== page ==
Walking from class to the school library, Josh falls to the back of the line. Shortly thereafter a gap forms between Josh and the rest of his class. He is last to arrive and gets the half-functioning computer that everyone else avoids. As his PT, you are there to observe, problem-solve and treat. The computer lab is a half-minute walk from class. His teacher comments “Is that really as fast as Josh can walk? Has it always been that way?”. Do you have an answer for this question?
Josh’s slow walking speed was a major concern at the begining of the school year. At that time you did the thirty-second walk test (30sWT) and the result was clear; he was below the 5th percentile for boys his age and off the low-end of the chart. Although you are having this conversation right now, you think he has improved because he has propulsion and a more efficient gait. Continue reading “How to Use the 30-Second Walk Test”
Elise is constantly falling during her school day. She often has skinned knees and bruises. Although she is 10, she walks down stairs one step at a time. As Elise’s physical therapist, what observational measure will you use to measure her functional balance skills? How will you document her progress?
Balance is defined as the ability to keep the center of mass over the base of support.
Postural control is the act of maintaining, achieving or restoring a state of balance during an activity.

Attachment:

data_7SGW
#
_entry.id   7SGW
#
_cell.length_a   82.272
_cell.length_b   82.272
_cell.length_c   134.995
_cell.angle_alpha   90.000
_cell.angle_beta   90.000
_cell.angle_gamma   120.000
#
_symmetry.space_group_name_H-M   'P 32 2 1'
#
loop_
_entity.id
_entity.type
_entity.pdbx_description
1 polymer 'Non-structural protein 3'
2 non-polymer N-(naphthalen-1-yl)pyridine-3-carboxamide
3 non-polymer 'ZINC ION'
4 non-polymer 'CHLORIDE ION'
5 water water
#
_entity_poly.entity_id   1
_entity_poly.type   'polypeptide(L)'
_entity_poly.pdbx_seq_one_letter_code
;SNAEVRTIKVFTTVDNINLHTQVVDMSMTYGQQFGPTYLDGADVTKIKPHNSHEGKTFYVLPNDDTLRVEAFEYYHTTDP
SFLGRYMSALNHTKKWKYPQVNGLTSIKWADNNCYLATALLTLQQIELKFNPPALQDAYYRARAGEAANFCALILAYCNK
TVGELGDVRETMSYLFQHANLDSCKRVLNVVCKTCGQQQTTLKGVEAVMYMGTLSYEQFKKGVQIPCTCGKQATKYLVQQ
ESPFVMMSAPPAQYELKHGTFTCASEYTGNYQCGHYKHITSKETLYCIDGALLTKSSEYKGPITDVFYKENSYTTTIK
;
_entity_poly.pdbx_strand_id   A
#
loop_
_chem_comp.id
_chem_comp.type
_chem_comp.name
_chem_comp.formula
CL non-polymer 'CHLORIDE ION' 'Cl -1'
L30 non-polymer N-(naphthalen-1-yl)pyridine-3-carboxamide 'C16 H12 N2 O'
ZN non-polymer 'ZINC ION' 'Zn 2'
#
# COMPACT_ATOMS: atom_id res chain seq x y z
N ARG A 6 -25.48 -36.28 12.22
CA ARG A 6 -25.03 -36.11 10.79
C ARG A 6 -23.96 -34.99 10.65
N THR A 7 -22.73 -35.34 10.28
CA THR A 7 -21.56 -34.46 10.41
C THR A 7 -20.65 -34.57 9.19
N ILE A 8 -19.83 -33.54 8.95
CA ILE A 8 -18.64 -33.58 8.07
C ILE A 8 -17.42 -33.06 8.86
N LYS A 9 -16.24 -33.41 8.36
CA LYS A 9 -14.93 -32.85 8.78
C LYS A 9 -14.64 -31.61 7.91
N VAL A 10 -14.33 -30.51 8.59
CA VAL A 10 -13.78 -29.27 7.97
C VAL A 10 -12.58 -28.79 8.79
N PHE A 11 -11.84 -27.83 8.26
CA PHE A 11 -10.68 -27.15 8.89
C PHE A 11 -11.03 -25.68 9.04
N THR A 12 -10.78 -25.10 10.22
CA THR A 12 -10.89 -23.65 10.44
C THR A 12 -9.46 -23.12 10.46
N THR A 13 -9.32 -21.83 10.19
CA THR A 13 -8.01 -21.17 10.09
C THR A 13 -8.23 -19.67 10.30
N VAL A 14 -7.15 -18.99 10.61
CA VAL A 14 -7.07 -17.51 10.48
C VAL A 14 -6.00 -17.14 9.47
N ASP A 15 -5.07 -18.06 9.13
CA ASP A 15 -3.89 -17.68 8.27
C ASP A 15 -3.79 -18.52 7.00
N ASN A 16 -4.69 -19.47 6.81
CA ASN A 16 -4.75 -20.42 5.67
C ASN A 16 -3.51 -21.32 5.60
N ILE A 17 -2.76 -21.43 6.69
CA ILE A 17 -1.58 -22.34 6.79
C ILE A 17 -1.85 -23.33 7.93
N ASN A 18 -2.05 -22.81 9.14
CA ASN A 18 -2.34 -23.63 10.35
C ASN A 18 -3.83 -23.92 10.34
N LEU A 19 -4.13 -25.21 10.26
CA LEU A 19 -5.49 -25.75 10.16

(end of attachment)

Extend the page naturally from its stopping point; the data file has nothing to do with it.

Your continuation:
Link to Pediatric Balance Scale Score Sheet
Pediatric physical therapists informally evaluate balance and postural control in every movement. Multiple body systems contribute to balance, and this makes measurement of functional balance somewhat challenging.
Continue reading “How to Use the Pediatric Balance Scale”
Freya is a 6-year-old girl with ataxic cerebral palsy. She moved to California from Iowa last month and has been prescribed six months of physical therapy. Freya’s parents are concerned; she has been having difficulty going down the front stairs of their new home. As her physical therapist, do I have a standardized test that will measure her initial gross motor function? In six months, how will I determine whether Freya has made statistically significant progress?
My Gross Motor Function Measure User’s Manual is tattered. I could not work without the GMFM! Like all things that are well designed, the creators have taken a complex concept and made it logical and simple. The GMFM is an evaluative measure that assesses change in motor function over time. I can test Freya in January, provide PT 1x/week and then retest in July to determine if she has made significant progress. In addition, I won’t overlook Freya’s inability to reach across midline while I am heavily focused on her stair skills; the test covers all domains from lying and rolling up to running and jumping, with each skill being incrementally harder than the last. Continue reading “How to Use the Gross Motor Function Measure (GMFM-66)”